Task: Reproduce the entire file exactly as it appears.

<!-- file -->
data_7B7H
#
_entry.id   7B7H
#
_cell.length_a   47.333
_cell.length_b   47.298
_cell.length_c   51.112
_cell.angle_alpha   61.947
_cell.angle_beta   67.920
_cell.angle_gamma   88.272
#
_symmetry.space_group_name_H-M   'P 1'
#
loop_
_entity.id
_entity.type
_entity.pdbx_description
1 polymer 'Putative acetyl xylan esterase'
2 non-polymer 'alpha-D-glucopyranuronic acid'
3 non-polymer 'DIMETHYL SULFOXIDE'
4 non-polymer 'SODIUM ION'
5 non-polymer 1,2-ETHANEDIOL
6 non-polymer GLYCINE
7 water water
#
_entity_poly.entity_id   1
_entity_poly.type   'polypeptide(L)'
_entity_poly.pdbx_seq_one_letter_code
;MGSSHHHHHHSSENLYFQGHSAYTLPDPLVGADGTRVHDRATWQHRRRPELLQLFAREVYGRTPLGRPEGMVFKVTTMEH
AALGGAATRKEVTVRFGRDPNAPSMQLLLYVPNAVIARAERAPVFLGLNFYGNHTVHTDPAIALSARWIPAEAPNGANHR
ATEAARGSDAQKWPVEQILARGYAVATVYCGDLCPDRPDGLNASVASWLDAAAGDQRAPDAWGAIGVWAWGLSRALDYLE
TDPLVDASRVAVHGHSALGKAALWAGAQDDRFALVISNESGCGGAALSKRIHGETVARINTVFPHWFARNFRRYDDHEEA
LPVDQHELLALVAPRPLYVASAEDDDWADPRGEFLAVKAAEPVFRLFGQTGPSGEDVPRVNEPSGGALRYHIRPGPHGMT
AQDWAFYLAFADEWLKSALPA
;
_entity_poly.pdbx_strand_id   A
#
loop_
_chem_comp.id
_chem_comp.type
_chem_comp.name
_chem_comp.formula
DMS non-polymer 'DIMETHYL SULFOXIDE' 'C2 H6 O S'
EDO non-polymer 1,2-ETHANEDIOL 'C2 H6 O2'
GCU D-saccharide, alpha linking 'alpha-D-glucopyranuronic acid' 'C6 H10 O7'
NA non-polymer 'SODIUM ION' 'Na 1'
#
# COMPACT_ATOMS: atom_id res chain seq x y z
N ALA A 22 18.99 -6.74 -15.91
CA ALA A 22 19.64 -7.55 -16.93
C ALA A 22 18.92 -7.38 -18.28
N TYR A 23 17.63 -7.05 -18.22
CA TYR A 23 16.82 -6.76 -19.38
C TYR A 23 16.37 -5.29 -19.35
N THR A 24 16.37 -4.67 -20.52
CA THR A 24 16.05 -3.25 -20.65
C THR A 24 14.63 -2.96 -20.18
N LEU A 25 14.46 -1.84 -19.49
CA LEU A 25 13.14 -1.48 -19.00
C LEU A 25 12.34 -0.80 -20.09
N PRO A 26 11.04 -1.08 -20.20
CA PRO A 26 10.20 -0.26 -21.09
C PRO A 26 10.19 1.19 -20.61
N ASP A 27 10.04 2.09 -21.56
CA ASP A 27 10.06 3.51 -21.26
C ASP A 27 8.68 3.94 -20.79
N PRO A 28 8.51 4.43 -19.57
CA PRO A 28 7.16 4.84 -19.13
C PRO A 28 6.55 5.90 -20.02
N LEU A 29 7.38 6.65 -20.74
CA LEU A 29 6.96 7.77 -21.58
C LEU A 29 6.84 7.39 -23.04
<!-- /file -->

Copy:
data_7B7H
#
_entry.id   7B7H
#
_cell.length_a   47.333
_cell.length_b   47.298
_cell.length_c   51.112
_cell.angle_alpha   61.947
_cell.angle_beta   67.920
_cell.angle_gamma   88.272
#
_symmetry.space_group_name_H-M   'P 1'
#
loop_
_entity.id
_entity.type
_entity.pdbx_description
1 polymer 'Putative acetyl xylan esterase'
2 non-polymer 'alpha-D-glucopyranuronic acid'
3 non-polymer 'DIMETHYL SULFOXIDE'
4 non-polymer 'SODIUM ION'
5 non-polymer 1,2-ETHANEDIOL
6 non-polymer GLYCINE
7 water water
#
_entity_poly.entity_id   1
_entity_poly.type   'polypeptide(L)'
_entity_poly.pdbx_seq_one_letter_code
;MGSSHHHHHHSSENLYFQGHSAYTLPDPLVGADGTRVHDRATWQHRRRPELLQLFAREVYGRTPLGRPEGMVFKVTTMEH
AALGGAATRKEVTVRFGRDPNAPSMQLLLYVPNAVIARAERAPVFLGLNFYGNHTVHTDPAIALSARWIPAEAPNGANHR
ATEAARGSDAQKWPVEQILARGYAVATVYCGDLCPDRPDGLNASVASWLDAAAGDQRAPDAWGAIGVWAWGLSRALDYLE
TDPLVDASRVAVHGHSALGKAALWAGAQDDRFALVISNESGCGGAALSKRIHGETVARINTVFPHWFARNFRRYDDHEEA
LPVDQHELLALVAPRPLYVASAEDDDWADPRGEFLAVKAAEPVFRLFGQTGPSGEDVPRVNEPSGGALRYHIRPGPHGMT
AQDWAFYLAFADEWLKSALPA
;
_entity_poly.pdbx_strand_id   A
#
loop_
_chem_comp.id
_chem_comp.type
_chem_comp.name
_chem_comp.formula
DMS non-polymer 'DIMETHYL SULFOXIDE' 'C2 H6 O S'
EDO non-polymer 1,2-ETHANEDIOL 'C2 H6 O2'
GCU D-saccharide, alpha linking 'alpha-D-glucopyranuronic acid' 'C6 H10 O7'
NA non-polymer 'SODIUM ION' 'Na 1'
#
# COMPACT_ATOMS: atom_id res chain seq x y z
N ALA A 22 18.99 -6.74 -15.91
CA ALA A 22 19.64 -7.55 -16.93
C ALA A 22 18.92 -7.38 -18.28
N TYR A 23 17.63 -7.05 -18.22
CA TYR A 23 16.82 -6.76 -19.38
C TYR A 23 16.37 -5.29 -19.35
N THR A 24 16.37 -4.67 -20.52
CA THR A 24 16.05 -3.25 -20.65
C THR A 24 14.63 -2.96 -20.18
N LEU A 25 14.46 -1.84 -19.49
CA LEU A 25 13.14 -1.48 -19.00
C LEU A 25 12.34 -0.80 -20.09
N PRO A 26 11.04 -1.08 -20.20
CA PRO A 26 10.20 -0.26 -21.09
C PRO A 26 10.19 1.19 -20.61
N ASP A 27 10.04 2.09 -21.56
CA ASP A 27 10.06 3.51 -21.26
C ASP A 27 8.68 3.94 -20.79
N PRO A 28 8.51 4.43 -19.57
CA PRO A 28 7.16 4.84 -19.13
C PRO A 28 6.55 5.90 -20.02
N LEU A 29 7.38 6.65 -20.74
CA LEU A 29 6.96 7.77 -21.58
C LEU A 29 6.84 7.39 -23.04